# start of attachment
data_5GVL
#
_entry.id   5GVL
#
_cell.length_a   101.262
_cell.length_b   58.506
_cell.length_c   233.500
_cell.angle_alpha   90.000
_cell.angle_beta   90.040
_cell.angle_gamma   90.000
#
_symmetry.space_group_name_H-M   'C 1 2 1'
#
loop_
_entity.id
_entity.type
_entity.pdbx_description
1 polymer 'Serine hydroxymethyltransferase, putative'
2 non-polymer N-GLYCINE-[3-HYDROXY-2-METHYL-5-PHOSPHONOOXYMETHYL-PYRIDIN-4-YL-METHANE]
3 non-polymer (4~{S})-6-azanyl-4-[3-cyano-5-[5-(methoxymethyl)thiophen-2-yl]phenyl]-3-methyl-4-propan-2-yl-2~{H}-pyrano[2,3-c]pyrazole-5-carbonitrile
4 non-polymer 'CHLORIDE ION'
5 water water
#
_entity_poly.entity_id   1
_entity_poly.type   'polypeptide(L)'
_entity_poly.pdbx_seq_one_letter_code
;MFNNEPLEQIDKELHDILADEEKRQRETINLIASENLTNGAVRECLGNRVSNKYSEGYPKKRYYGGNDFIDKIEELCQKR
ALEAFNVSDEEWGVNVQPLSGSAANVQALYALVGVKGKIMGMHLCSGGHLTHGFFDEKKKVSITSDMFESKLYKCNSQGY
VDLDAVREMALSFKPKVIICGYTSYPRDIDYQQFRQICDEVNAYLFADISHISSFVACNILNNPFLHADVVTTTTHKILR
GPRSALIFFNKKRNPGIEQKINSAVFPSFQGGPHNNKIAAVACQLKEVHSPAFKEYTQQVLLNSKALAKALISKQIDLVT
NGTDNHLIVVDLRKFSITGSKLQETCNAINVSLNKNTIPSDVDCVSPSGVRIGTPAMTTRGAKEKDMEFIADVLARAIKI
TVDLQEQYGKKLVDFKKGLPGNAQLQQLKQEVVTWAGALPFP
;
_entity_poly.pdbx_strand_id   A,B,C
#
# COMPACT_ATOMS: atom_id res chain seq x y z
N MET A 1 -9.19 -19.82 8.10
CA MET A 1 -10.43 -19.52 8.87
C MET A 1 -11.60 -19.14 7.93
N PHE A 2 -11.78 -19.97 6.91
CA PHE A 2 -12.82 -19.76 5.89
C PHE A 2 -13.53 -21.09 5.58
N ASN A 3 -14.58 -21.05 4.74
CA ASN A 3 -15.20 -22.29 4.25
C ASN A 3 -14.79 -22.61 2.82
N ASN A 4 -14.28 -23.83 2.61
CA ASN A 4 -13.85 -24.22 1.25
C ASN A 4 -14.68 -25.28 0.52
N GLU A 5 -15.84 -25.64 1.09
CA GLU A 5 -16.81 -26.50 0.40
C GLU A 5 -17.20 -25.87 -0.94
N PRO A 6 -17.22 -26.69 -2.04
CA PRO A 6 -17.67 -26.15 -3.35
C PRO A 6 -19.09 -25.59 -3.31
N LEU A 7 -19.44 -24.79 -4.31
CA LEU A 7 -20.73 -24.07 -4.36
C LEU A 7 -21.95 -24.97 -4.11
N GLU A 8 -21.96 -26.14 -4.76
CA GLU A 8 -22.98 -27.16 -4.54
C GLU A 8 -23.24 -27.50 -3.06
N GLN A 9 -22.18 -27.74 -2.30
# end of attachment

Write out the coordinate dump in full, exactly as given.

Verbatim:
data_5GVL
#
_entry.id   5GVL
#
_cell.length_a   101.262
_cell.length_b   58.506
_cell.length_c   233.500
_cell.angle_alpha   90.000
_cell.angle_beta   90.040
_cell.angle_gamma   90.000
#
_symmetry.space_group_name_H-M   'C 1 2 1'
#
loop_
_entity.id
_entity.type
_entity.pdbx_description
1 polymer 'Serine hydroxymethyltransferase, putative'
2 non-polymer N-GLYCINE-[3-HYDROXY-2-METHYL-5-PHOSPHONOOXYMETHYL-PYRIDIN-4-YL-METHANE]
3 non-polymer (4~{S})-6-azanyl-4-[3-cyano-5-[5-(methoxymethyl)thiophen-2-yl]phenyl]-3-methyl-4-propan-2-yl-2~{H}-pyrano[2,3-c]pyrazole-5-carbonitrile
4 non-polymer 'CHLORIDE ION'
5 water water
#
_entity_poly.entity_id   1
_entity_poly.type   'polypeptide(L)'
_entity_poly.pdbx_seq_one_letter_code
;MFNNEPLEQIDKELHDILADEEKRQRETINLIASENLTNGAVRECLGNRVSNKYSEGYPKKRYYGGNDFIDKIEELCQKR
ALEAFNVSDEEWGVNVQPLSGSAANVQALYALVGVKGKIMGMHLCSGGHLTHGFFDEKKKVSITSDMFESKLYKCNSQGY
VDLDAVREMALSFKPKVIICGYTSYPRDIDYQQFRQICDEVNAYLFADISHISSFVACNILNNPFLHADVVTTTTHKILR
GPRSALIFFNKKRNPGIEQKINSAVFPSFQGGPHNNKIAAVACQLKEVHSPAFKEYTQQVLLNSKALAKALISKQIDLVT
NGTDNHLIVVDLRKFSITGSKLQETCNAINVSLNKNTIPSDVDCVSPSGVRIGTPAMTTRGAKEKDMEFIADVLARAIKI
TVDLQEQYGKKLVDFKKGLPGNAQLQQLKQEVVTWAGALPFP
;
_entity_poly.pdbx_strand_id   A,B,C
#
# COMPACT_ATOMS: atom_id res chain seq x y z
N MET A 1 -9.19 -19.82 8.10
CA MET A 1 -10.43 -19.52 8.87
C MET A 1 -11.60 -19.14 7.93
N PHE A 2 -11.78 -19.97 6.91
CA PHE A 2 -12.82 -19.76 5.89
C PHE A 2 -13.53 -21.09 5.58
N ASN A 3 -14.58 -21.05 4.74
CA ASN A 3 -15.20 -22.29 4.25
C ASN A 3 -14.79 -22.61 2.82
N ASN A 4 -14.28 -23.83 2.61
CA ASN A 4 -13.85 -24.22 1.25
C ASN A 4 -14.68 -25.28 0.52
N GLU A 5 -15.84 -25.64 1.09
CA GLU A 5 -16.81 -26.50 0.40
C GLU A 5 -17.20 -25.87 -0.94
N PRO A 6 -17.22 -26.69 -2.04
CA PRO A 6 -17.67 -26.15 -3.35
C PRO A 6 -19.09 -25.59 -3.31
N LEU A 7 -19.44 -24.79 -4.31
CA LEU A 7 -20.73 -24.07 -4.36
C LEU A 7 -21.95 -24.97 -4.11
N GLU A 8 -21.96 -26.14 -4.76
CA GLU A 8 -22.98 -27.16 -4.54
C GLU A 8 -23.24 -27.50 -3.06
N GLN A 9 -22.18 -27.74 -2.30